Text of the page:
Client Weekly Update – 21 April

Market Update

European stock markets fluctuated between slight gains and losses on Friday as investors reacted to corporate earnings and economic data. Pan European Stoxx 600 index up was flat. Frances CAC 40 is up 0.32% and Germany’s DAX was up 0.41% while the London FTSE 100 was up 0.1%.

S&P 500 futures traded flat Friday morning as investors took in a week’s worth of earnings results and a fresh round of data that showed the economy in a rut. Futures tied to the benchmark index were flat, while Nasdaq 100 futures were off 0.21% heading into the final day of trading for the week. Dow Jones Industrial Average futures added 17 points. All the major averages are on pace to end the week in the red, with the Dow and the S&P 500 on track for their worst weekly performances since March. Asia-Pacific markets were lower on Friday as Japan’s core inflation for March came in at 3.1%, unchanged from February, data from the Statistics Bureau showed.

This is the second straight month that core inflation has come in lower than January’s core inflation figure of 4.2%, the highest since 1981. Mainland Chinese markets led losses in the region as the Shenzhen Component shed 2.28% and the Shanghai Composite dropped 1.95% Hong Kong’s Hang Seng index markets slid 2.01% in its final hour of trade, while the Hang Seng Tech index tumbled 3.58%.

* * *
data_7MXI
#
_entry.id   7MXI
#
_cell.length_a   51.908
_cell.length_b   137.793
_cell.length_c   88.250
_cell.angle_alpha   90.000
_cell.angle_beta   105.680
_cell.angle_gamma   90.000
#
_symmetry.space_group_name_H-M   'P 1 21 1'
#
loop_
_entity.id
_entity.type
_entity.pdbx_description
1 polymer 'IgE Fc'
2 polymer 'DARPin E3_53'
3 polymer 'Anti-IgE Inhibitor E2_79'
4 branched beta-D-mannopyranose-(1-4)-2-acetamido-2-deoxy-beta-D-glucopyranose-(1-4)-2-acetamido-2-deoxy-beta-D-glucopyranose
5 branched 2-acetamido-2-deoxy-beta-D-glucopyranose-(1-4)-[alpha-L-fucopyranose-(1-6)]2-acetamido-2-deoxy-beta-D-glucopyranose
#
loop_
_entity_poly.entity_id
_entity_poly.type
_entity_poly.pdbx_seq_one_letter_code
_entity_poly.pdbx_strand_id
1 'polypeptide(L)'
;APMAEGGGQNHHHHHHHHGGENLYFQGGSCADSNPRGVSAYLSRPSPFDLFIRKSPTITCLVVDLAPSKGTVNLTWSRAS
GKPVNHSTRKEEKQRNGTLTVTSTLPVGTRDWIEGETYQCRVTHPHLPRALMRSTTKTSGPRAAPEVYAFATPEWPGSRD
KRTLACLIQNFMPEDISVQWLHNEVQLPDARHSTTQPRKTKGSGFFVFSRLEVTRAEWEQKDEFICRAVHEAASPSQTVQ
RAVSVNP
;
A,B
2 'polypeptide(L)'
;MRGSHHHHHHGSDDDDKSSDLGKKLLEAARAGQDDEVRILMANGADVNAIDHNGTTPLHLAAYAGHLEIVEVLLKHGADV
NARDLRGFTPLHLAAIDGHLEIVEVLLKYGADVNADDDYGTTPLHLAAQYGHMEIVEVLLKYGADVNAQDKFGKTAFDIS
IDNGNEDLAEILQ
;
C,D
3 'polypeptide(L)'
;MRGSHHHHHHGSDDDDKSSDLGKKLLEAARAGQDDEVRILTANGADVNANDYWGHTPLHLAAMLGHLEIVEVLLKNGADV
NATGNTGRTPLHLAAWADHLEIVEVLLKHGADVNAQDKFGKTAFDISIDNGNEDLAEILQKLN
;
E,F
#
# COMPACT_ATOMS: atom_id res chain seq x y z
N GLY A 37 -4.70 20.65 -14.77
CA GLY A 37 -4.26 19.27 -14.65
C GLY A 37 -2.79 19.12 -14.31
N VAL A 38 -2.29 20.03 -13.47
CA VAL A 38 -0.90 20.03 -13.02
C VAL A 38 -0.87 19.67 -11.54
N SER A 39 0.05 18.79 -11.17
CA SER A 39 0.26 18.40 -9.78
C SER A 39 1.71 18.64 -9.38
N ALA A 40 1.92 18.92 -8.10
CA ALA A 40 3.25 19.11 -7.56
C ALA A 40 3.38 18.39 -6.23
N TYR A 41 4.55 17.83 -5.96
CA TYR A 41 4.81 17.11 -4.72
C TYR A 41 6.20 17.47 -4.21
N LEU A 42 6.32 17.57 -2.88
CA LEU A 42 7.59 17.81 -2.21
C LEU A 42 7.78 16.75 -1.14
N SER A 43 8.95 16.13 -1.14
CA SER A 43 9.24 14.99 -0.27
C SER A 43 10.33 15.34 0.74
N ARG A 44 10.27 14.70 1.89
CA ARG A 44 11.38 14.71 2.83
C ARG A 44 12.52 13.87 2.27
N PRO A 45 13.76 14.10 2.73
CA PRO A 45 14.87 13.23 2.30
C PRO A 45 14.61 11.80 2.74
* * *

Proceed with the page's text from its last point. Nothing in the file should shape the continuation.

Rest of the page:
Own a tree with trunk wider than a Pringles tube? Then you may soon need planning permission to cut it down

Homeowners are rushing to cut down trees in a ‘knee-jerk’ reaction ahead of the introduction of controversial protection laws, it has been claimed. Under the planned changes, any work carried out to a tree with a trunk greater than the width of a Pringles tube would require planning permission.The policy is currently out for consultation.One tree surgeon said he was receiving around two calls a day to cut trees down and that his work had been ‘much busier’ recentlJoël Freire, of Tree Matters, said: ‘What is frustrating is that normally people would be keeping these trees. ‘We have noticed a dramatic knee-jerk reaction from clients with a lot of land and trees contemplating complete removal rather than maintaining them as a result of this draconian law being discussed.’ Landscape gardener Andrew Le Maistre said for ‘anything over the size of a Pringles tin, measuring one and a half metres in height’, an Islander would ‘have to get planning permission’.He also predicted a ‘spike in work’ for tree surgeons and added that ‘people will be planting less trees thinking, “Why should I plant more trees?”.’ Mr Le Maistre claimed that the legislation ‘loosely defined’ what constituted a tree, which he said under the definition included shrubs and camellia plants.He added: ‘They [Islanders] are not going to want to plant trees knowing that in three or four years’ time they could have an issue with planning [permission].’